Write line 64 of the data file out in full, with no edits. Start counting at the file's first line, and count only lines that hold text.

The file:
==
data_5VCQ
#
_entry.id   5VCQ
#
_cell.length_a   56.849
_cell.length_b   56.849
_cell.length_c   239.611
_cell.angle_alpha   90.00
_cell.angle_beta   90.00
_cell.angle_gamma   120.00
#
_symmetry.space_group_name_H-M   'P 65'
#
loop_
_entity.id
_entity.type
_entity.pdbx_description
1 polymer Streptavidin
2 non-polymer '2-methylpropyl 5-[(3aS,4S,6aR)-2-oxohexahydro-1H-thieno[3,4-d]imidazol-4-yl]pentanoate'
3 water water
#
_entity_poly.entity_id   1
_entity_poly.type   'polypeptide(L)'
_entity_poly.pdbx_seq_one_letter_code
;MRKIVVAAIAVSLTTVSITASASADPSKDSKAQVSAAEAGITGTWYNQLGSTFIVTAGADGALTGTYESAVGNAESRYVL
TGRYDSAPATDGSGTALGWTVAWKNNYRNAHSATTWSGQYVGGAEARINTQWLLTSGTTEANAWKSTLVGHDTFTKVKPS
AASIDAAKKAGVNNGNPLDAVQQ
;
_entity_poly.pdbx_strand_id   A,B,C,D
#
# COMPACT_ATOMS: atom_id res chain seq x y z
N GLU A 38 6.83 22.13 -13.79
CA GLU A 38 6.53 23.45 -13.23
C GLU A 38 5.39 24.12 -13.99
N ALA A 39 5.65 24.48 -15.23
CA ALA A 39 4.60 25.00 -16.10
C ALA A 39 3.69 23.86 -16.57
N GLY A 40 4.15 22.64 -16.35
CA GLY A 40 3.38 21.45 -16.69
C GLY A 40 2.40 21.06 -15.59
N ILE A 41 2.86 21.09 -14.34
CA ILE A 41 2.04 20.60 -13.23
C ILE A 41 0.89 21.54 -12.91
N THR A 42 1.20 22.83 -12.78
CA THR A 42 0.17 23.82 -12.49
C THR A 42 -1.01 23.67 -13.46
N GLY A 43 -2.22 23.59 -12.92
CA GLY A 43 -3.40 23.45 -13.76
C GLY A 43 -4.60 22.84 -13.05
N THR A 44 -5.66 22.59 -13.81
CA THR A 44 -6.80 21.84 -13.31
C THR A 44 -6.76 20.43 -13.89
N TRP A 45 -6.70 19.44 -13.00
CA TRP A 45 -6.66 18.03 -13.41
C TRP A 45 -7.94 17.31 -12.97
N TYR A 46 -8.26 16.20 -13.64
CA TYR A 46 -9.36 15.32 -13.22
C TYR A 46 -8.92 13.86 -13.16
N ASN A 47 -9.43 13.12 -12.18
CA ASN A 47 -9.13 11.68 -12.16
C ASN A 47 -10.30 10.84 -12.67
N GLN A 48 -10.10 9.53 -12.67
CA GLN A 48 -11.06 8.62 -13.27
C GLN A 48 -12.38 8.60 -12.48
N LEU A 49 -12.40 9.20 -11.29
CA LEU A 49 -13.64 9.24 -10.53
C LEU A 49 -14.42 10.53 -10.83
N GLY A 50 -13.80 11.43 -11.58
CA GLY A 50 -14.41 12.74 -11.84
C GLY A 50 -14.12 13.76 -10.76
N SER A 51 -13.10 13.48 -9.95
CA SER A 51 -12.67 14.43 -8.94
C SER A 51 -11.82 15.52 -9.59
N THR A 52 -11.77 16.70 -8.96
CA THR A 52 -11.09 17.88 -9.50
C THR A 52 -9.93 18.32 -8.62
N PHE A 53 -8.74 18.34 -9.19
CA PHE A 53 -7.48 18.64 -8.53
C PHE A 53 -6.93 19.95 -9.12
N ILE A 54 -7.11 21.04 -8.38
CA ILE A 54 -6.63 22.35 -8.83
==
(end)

C GLN A 48 -12.38 8.60 -12.48